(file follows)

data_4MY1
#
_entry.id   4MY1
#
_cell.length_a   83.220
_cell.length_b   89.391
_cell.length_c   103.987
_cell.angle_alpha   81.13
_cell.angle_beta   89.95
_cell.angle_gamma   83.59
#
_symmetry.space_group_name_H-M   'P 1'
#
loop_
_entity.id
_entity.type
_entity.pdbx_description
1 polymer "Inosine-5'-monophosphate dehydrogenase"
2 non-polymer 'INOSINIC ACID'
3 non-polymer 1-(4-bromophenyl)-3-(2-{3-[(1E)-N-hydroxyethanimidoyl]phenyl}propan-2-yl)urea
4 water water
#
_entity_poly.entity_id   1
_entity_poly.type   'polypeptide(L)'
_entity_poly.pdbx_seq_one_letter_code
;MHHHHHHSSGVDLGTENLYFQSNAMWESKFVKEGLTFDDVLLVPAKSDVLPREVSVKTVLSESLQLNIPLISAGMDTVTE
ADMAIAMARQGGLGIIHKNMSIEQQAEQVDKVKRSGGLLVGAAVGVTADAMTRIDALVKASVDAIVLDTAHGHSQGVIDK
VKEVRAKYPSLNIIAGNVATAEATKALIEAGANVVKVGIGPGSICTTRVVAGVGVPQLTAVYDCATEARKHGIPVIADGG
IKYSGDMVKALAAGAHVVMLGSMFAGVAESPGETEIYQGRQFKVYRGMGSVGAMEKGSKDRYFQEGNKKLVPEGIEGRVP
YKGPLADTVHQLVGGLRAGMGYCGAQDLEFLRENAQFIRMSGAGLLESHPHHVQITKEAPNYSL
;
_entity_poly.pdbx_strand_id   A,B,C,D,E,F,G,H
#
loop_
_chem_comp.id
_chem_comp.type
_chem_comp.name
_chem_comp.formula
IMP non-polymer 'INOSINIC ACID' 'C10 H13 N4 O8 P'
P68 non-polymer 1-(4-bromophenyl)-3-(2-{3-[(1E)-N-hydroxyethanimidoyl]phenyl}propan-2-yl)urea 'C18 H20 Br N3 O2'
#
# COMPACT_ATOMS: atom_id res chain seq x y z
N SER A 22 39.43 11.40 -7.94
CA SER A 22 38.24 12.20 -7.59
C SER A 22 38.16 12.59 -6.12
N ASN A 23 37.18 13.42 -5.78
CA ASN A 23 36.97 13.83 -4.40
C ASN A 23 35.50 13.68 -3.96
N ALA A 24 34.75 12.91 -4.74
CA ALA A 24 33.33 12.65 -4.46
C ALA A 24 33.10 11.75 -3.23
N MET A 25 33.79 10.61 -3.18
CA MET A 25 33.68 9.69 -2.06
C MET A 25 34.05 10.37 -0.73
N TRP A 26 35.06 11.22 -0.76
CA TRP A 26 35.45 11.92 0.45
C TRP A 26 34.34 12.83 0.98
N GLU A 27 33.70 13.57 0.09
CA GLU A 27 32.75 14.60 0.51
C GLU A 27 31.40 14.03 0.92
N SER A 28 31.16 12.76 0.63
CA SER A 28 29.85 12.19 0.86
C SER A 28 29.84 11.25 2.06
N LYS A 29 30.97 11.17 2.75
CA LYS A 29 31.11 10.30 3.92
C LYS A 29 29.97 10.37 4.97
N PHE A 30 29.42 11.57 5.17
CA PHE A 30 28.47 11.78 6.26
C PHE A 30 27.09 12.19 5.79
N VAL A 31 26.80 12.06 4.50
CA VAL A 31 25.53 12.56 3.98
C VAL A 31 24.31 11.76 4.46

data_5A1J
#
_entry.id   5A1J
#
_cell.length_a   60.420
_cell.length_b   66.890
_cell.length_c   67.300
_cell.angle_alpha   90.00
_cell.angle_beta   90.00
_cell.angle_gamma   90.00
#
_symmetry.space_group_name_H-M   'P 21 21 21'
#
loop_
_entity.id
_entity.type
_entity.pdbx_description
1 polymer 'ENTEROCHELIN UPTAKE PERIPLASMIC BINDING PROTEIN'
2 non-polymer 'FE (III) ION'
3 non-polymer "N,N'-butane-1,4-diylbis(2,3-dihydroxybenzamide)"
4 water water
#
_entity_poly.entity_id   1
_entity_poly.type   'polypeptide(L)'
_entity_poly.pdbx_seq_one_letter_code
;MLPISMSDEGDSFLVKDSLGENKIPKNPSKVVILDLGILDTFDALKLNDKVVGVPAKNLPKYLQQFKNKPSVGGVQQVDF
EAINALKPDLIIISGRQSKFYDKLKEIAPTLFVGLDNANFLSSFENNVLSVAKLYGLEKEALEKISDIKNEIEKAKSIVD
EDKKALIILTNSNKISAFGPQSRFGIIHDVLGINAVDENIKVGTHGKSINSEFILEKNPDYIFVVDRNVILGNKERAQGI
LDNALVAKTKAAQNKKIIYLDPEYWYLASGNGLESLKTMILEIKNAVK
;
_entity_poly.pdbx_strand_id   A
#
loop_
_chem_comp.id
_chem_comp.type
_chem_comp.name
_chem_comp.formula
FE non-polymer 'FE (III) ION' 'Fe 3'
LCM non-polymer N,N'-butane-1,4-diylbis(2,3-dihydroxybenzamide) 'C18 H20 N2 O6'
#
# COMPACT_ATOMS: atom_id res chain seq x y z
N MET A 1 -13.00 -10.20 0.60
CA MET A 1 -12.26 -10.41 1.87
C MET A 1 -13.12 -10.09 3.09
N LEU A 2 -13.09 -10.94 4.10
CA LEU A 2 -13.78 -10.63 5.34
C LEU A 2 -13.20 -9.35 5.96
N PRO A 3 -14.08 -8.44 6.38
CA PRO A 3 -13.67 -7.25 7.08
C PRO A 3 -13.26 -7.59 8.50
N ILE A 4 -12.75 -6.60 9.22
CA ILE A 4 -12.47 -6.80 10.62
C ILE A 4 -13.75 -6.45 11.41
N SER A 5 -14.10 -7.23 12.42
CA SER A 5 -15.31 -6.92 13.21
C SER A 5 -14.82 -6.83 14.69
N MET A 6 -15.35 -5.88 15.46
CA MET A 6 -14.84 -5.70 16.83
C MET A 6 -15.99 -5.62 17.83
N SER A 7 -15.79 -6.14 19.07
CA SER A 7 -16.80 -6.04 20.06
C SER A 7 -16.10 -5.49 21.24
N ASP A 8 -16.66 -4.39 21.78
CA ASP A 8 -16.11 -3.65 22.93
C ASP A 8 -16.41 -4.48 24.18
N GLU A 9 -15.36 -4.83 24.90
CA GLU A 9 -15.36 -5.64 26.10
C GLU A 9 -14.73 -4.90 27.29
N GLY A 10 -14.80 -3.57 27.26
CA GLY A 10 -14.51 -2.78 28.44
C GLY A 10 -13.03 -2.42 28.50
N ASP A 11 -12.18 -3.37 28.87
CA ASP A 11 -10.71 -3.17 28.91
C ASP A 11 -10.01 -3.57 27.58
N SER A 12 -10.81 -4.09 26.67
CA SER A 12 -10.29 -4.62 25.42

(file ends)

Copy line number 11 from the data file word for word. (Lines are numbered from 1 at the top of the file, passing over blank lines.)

#